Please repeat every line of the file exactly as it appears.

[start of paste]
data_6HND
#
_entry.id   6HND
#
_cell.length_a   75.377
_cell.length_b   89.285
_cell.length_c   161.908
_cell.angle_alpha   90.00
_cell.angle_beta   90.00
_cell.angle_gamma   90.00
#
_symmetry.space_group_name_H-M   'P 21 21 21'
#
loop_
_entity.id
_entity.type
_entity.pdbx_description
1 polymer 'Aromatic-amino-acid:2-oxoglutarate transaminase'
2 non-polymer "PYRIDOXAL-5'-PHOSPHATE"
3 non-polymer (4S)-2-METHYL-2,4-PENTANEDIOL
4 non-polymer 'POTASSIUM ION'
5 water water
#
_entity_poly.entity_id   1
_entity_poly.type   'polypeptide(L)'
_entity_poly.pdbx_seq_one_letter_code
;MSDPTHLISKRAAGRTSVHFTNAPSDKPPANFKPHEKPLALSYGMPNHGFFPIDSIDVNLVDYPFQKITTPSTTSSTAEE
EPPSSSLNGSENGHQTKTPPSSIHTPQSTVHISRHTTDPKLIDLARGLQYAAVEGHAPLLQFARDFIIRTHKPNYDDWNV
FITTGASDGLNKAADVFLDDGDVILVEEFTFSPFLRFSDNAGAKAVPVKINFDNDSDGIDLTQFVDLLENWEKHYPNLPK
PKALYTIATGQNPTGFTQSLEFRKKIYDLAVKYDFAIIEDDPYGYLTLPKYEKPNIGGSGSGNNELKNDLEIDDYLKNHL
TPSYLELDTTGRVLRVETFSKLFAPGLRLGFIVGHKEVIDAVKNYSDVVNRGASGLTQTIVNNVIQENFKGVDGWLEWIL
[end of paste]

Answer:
data_6HND
#
_entry.id   6HND
#
_cell.length_a   75.377
_cell.length_b   89.285
_cell.length_c   161.908
_cell.angle_alpha   90.00
_cell.angle_beta   90.00
_cell.angle_gamma   90.00
#
_symmetry.space_group_name_H-M   'P 21 21 21'
#
loop_
_entity.id
_entity.type
_entity.pdbx_description
1 polymer 'Aromatic-amino-acid:2-oxoglutarate transaminase'
2 non-polymer "PYRIDOXAL-5'-PHOSPHATE"
3 non-polymer (4S)-2-METHYL-2,4-PENTANEDIOL
4 non-polymer 'POTASSIUM ION'
5 water water
#
_entity_poly.entity_id   1
_entity_poly.type   'polypeptide(L)'
_entity_poly.pdbx_seq_one_letter_code
;MSDPTHLISKRAAGRTSVHFTNAPSDKPPANFKPHEKPLALSYGMPNHGFFPIDSIDVNLVDYPFQKITTPSTTSSTAEE
EPPSSSLNGSENGHQTKTPPSSIHTPQSTVHISRHTTDPKLIDLARGLQYAAVEGHAPLLQFARDFIIRTHKPNYDDWNV
FITTGASDGLNKAADVFLDDGDVILVEEFTFSPFLRFSDNAGAKAVPVKINFDNDSDGIDLTQFVDLLENWEKHYPNLPK
PKALYTIATGQNPTGFTQSLEFRKKIYDLAVKYDFAIIEDDPYGYLTLPKYEKPNIGGSGSGNNELKNDLEIDDYLKNHL
TPSYLELDTTGRVLRVETFSKLFAPGLRLGFIVGHKEVIDAVKNYSDVVNRGASGLTQTIVNNVIQENFKGVDGWLEWIL